John Strubhart
Jan 16, 2016 John Strubhart rated it it was amazing  ·  review of another edition
The verification of the existence of the higgs boson with high confidence by the LHC is one of the most important scientific findings on the 21st century so far. Predicted the in 1960s by Peter Higgs, the higgs field, mechanism and associated boson would in great part explain the masses of the elementary particles. Lisa Randall takes a very technical subject and turns it into physics for everyone - even people who can't (or won't) do math. No, you won't *understand* the physics involved, but you ...more
Geoffrey Irvin
Oct 28, 2014 Geoffrey Irvin rated it liked it  ·  review of another edition
Shelves: science
Very brief, more a booklet, and a bit repetative of details, could have used another edit. But since the event it describes happened only in July 2012, and this was rushed to print, I guess that explains that. Saying this the well informed author Lisa Randall is able explain the relevance of the Higgs boson, and it's place in quantum theory with clarity and genuine detail, at least as much detail as the average science savy layman can understand. The author is a theoretical physicist, and does n ...more
Aug 18, 2012 Jim rated it it was ok  ·  review of another edition
Shelves: science
I suppose if I were a physicist specializing in subatomic particles, I would understand more of what the author is talking about. Take, for example, a quote such as the following:
Spurious polarizaqtions are the source of problematic predictions for high-energy scattering, so the symmetry allows only physical polarizations -- the ones that really exist and are consistent with the symmetry -- to remain.
Hoo boy! If I were a Tea Party type, I would at this point take out my checkbook and write a hug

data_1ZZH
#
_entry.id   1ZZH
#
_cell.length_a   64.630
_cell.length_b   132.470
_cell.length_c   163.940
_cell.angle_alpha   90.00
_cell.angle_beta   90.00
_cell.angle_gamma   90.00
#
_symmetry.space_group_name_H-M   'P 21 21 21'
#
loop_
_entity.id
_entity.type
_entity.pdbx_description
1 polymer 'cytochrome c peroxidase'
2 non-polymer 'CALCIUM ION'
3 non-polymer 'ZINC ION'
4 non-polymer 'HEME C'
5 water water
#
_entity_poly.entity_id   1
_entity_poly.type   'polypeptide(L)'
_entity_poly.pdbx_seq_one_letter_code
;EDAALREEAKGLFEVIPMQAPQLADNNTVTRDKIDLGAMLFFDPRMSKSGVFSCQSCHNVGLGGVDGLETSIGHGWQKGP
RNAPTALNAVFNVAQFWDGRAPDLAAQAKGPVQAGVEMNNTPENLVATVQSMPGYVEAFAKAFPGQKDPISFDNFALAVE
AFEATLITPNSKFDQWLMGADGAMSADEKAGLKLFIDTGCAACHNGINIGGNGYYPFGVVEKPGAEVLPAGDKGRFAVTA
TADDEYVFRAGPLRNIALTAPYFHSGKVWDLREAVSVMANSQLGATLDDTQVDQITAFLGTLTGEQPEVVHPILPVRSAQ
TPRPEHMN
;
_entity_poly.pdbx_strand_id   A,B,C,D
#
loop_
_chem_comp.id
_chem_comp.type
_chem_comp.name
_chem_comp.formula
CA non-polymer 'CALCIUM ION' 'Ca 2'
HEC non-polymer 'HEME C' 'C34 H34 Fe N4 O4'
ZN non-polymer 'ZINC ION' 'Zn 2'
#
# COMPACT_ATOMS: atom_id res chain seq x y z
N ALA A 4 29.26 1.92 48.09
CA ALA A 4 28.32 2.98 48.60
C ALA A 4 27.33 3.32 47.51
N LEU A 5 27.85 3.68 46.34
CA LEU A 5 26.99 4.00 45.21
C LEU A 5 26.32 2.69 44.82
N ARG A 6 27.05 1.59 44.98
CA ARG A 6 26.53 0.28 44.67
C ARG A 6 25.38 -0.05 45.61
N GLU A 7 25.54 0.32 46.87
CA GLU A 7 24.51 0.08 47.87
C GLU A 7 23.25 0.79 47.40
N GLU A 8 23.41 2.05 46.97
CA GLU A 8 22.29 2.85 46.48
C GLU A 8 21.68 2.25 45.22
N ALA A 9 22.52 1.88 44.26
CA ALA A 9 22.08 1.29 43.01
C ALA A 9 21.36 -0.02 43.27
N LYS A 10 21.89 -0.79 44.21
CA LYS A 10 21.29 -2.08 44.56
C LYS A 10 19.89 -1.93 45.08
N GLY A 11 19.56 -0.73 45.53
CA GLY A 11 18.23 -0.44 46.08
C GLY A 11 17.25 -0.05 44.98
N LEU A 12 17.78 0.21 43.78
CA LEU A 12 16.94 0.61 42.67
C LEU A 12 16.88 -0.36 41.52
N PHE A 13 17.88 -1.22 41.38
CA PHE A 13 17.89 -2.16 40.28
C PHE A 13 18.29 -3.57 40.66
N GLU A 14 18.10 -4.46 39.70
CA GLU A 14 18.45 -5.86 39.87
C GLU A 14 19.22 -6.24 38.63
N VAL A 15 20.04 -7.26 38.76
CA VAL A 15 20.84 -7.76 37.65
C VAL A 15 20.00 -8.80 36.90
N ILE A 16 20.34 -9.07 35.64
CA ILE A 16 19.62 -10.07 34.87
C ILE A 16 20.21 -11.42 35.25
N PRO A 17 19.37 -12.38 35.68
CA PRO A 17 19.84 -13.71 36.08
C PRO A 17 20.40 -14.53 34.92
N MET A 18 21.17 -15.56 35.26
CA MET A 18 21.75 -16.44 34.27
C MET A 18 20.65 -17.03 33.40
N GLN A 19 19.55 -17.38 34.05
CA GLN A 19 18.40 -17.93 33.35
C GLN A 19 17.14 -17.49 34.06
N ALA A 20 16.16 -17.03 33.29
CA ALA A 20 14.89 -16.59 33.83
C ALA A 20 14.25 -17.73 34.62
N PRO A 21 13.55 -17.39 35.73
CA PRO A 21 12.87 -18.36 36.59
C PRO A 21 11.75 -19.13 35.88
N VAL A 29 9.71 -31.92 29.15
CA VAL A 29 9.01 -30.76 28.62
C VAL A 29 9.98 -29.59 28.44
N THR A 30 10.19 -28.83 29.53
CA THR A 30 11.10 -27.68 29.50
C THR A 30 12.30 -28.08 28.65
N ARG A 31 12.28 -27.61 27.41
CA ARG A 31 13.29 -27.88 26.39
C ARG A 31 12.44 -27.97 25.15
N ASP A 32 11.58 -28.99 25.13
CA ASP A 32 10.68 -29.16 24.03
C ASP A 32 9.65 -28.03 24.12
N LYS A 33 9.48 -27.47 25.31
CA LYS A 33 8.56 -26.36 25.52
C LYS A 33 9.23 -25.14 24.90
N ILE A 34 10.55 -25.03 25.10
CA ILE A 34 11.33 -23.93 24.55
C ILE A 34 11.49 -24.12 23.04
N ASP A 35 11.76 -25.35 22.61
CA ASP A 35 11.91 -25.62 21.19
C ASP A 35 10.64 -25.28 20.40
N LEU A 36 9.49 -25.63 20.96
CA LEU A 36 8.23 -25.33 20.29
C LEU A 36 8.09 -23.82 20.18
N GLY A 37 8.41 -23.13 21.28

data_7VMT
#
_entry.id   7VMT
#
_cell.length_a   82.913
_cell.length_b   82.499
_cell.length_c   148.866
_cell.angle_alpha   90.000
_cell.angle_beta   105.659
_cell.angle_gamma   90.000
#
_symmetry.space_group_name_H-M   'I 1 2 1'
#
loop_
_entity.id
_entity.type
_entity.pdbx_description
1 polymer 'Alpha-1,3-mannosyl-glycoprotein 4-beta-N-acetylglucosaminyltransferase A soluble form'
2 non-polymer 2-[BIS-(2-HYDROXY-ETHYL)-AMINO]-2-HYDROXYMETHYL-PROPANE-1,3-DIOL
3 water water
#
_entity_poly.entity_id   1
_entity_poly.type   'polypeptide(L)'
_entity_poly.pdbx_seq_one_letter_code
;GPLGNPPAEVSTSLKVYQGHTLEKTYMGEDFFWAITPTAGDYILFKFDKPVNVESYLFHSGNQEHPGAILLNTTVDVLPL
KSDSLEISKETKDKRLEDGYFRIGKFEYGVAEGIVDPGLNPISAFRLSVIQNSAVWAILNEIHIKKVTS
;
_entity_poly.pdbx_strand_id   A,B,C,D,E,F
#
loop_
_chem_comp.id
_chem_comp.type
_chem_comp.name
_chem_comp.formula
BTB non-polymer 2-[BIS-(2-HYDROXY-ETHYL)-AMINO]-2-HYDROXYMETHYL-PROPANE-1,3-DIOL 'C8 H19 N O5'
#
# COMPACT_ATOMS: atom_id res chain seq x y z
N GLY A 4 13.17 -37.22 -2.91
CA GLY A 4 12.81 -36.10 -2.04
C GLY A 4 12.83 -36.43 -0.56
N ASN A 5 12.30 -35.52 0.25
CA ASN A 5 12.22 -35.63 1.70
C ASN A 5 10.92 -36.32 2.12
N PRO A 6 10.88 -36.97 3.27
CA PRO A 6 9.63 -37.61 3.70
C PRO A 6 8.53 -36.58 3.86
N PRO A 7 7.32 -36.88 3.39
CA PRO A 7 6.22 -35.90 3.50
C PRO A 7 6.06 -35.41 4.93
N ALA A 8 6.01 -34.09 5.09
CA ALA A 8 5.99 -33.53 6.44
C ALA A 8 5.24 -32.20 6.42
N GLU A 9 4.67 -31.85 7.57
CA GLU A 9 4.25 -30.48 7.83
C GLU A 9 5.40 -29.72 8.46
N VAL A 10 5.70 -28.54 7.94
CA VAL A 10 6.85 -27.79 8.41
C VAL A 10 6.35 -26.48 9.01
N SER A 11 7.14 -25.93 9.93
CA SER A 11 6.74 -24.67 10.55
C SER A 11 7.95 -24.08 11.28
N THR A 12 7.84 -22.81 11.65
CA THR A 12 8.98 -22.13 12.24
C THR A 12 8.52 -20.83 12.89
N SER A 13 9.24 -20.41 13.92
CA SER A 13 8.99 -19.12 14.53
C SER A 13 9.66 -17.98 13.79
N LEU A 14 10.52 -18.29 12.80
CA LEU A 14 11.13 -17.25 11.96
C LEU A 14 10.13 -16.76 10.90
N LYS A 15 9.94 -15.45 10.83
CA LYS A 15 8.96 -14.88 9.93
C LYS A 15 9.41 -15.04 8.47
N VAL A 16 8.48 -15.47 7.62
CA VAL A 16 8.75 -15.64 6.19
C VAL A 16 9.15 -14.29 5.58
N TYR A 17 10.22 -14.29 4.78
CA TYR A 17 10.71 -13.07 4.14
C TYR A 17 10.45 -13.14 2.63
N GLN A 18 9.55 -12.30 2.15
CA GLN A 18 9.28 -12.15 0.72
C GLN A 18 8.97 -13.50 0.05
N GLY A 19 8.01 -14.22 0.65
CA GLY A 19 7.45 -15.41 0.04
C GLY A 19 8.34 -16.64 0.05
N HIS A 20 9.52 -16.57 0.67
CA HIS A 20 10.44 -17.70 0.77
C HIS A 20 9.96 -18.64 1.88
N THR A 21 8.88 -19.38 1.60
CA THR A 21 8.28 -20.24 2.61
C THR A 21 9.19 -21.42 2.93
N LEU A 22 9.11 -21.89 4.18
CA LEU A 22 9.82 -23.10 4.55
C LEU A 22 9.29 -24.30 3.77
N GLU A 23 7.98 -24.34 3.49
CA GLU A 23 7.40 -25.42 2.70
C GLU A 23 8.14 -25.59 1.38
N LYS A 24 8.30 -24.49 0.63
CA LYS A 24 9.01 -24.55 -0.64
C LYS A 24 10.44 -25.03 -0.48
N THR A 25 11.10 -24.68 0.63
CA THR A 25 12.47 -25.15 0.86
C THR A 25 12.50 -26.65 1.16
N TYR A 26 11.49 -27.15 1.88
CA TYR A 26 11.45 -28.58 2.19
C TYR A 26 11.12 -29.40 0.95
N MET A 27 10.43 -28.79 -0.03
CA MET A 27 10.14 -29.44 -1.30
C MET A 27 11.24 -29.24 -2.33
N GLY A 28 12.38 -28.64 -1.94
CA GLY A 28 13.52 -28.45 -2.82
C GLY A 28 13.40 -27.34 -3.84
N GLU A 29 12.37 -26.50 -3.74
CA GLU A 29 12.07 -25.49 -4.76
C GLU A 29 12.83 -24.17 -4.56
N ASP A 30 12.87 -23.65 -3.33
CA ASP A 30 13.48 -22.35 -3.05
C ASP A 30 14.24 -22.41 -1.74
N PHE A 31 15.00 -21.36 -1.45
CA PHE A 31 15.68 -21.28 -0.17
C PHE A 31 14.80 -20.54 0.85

Rodrigo Nemmen
If you have a physics background, this can be a fun and enlightening reading about the Higgs mechanism. Keep in mind it is not a book for a layperson. It helps a lot if you are majoring in physics or chemistry, or if you are a physicist or chemist. 16% through the book you find this passage: "the bump [in the number of events] isn't just a line". I know what she is talking about, but other people will be left kind of clueless. I found several other similar statements which require background in ...more
Tigran Berberyan
The book was very fascinating because I heard everyone getting excited about the discovery of the higgs boson but had no idea on its implication on science whether the implication is minor or extremely significant. This book made me understand and realize how great the impact is and the effects of higgs boson on our world.

The book explains in detail the workings of the higgs boson. However, the negative side effects of the rich detail is that the book has a lot of science jargon that is very ha
Jul 03, 2013 Vince rated it really liked it  ·  review of another edition
Shelves: science, physics
The book is divided into thirds: a play-by-play of the discovery and two excepted chapters, one from each of her other books.

She is quality science writer (and physicist) that I wish I had checked out before now. Her writing has a slightly more technical feel to it than some other popular authors. I found her description of "symmetry breaking" to be more satisfying than what I have read elsewhere. She ably covers other theoretical and practical concerns as well.

A negative is that there is some
Mr Anthony Brearton

This book, although short, gives a thorough grounding to a complicated subject using language and examples that the non-scientific community can follow.
If you are interested in the strange world of quantum physics and want to learn more, or if the recent fuss made by reports of Peter Higgs and his boson (and Nobel Prize) has piqued your curiosity, this book is a great starting point.
A great read - thank you Lisa Randall
Very interesting even if a bit over my head - I realized that I'm more interested in molecular biology and genetics than particle physics but the Higgs discovery is such a vital part of current scientific discovery and thought that I wanted to know more. This straightforward and concisely written Kindle Single provided a nice overview of the Higgs theory that the layperson could enjoy.